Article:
The discussion regarding national health care reform has shifted to the California Legislature, which in this week is going to start taking the first steps to implement the complicated session of overhauls prescribed by the central Government.
No less than 20 bills have been introduced and as many as dozens may get voted this week as policymakers come face to face with a deadline to give approval to bills out of their house of origin.
Due to California's sheer size, its implementation of the new ruling may possibly become a role model for other states.
The state has 8.2 million inhabitants that are not insured, which is almost equal to the populace of New Jersey. The number has swelled in recent years as Californians became unemployed and could not afford health insurance because of economic slump.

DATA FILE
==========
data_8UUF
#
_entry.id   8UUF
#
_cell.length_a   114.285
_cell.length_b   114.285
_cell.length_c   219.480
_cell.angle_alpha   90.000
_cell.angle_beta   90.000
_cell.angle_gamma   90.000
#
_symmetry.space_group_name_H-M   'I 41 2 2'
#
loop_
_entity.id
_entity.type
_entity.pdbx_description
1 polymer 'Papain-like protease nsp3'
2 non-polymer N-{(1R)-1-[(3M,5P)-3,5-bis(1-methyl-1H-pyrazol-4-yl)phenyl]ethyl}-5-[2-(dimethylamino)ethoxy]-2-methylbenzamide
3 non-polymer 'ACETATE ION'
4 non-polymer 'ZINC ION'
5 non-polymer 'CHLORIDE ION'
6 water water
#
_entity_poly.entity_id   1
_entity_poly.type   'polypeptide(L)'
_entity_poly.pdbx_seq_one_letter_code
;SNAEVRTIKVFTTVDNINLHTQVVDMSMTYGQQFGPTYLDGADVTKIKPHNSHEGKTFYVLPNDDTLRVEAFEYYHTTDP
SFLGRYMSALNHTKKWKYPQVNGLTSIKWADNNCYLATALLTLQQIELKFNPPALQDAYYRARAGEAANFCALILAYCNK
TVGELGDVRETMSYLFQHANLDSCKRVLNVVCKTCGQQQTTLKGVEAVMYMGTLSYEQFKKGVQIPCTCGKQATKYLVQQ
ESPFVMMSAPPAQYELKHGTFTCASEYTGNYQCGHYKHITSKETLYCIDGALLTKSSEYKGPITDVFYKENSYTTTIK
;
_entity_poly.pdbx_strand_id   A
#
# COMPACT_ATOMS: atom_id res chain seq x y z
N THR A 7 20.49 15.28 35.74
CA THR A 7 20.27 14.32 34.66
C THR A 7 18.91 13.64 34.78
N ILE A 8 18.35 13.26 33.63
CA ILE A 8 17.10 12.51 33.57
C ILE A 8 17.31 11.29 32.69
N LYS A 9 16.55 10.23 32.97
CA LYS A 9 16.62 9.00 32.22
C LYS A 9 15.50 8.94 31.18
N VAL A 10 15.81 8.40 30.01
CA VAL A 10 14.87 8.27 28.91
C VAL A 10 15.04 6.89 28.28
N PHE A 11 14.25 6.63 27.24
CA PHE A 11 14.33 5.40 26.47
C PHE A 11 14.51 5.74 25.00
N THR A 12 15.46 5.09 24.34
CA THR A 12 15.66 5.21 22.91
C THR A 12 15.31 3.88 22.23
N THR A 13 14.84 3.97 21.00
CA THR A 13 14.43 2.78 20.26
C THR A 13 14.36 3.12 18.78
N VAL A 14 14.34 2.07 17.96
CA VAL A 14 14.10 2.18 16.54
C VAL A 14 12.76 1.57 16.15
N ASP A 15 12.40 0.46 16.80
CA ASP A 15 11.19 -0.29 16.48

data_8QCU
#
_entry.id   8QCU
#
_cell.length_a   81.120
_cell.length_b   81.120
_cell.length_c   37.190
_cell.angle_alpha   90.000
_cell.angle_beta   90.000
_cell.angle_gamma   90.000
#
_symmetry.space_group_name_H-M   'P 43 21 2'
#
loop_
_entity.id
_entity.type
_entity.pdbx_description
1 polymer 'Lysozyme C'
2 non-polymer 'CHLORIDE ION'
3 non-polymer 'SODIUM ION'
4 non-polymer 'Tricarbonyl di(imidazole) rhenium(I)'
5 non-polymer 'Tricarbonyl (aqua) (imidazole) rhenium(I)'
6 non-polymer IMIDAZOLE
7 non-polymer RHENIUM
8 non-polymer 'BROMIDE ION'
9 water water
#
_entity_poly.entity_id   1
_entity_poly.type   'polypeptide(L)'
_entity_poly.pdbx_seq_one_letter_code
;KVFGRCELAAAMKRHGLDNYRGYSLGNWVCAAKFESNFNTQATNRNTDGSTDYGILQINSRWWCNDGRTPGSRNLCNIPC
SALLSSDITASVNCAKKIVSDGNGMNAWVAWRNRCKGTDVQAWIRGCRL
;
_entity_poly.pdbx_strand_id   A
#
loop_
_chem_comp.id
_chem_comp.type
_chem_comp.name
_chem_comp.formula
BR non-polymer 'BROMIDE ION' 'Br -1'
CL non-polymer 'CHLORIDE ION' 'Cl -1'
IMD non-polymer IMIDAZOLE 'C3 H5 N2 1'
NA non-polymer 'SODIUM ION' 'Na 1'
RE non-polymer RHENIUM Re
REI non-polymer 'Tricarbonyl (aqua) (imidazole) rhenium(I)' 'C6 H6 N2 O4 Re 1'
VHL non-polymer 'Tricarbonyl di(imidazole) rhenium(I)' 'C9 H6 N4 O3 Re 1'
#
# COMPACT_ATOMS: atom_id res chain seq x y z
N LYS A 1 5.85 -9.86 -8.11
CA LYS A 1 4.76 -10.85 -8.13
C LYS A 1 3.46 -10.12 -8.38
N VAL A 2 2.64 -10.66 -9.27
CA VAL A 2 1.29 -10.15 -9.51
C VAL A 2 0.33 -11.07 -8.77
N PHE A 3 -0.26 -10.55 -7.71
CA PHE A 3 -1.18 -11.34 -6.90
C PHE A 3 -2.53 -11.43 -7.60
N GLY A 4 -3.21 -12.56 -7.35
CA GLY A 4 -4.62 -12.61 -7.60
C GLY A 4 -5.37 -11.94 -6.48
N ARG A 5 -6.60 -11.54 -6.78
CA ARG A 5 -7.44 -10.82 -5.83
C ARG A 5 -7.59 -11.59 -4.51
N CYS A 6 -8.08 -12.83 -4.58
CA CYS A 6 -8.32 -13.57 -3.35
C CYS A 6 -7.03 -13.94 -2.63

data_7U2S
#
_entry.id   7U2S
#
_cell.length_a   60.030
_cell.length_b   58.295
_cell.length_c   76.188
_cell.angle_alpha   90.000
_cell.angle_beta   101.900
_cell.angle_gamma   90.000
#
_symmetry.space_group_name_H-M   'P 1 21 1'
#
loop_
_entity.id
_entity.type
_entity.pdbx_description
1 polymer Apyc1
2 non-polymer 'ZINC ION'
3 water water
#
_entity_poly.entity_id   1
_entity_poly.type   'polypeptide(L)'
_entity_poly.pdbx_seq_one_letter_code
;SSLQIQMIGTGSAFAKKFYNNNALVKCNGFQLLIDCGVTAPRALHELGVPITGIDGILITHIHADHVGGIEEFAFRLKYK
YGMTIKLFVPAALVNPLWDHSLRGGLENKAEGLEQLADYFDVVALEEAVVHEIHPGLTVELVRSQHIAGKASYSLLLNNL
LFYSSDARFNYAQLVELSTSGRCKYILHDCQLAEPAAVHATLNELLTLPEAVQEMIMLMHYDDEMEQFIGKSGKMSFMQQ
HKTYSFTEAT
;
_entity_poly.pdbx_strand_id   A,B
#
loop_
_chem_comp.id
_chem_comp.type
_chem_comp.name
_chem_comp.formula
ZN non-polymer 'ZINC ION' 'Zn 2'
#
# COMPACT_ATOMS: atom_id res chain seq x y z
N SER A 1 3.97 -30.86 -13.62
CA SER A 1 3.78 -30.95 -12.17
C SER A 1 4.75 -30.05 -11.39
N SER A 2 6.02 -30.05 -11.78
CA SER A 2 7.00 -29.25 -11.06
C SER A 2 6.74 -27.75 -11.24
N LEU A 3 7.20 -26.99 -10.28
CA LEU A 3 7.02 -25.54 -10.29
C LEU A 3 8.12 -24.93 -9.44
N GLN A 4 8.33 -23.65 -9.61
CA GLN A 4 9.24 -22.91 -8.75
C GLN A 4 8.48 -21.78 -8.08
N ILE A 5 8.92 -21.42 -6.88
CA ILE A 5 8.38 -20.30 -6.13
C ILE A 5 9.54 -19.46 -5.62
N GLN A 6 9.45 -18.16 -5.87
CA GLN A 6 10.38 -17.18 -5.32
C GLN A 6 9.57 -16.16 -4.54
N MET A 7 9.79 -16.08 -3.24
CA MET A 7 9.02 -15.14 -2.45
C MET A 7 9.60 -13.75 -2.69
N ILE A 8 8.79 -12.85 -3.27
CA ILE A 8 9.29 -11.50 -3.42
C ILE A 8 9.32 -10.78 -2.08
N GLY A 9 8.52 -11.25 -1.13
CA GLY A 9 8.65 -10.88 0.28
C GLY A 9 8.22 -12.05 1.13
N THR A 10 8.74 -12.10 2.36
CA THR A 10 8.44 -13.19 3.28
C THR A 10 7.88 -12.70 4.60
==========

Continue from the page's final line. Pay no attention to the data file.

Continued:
The bills seem to work on reforms that have been signed into law by President Barack Obama in March. Amongst other changes, they would forbid health insurers from saying no to coverage because of pre-existing conditions and form a swap over through which people could purchase insurance.
A separate bill would take state reforms move ahead that federal necessities by making insurance firms get state consent before they raise their fees.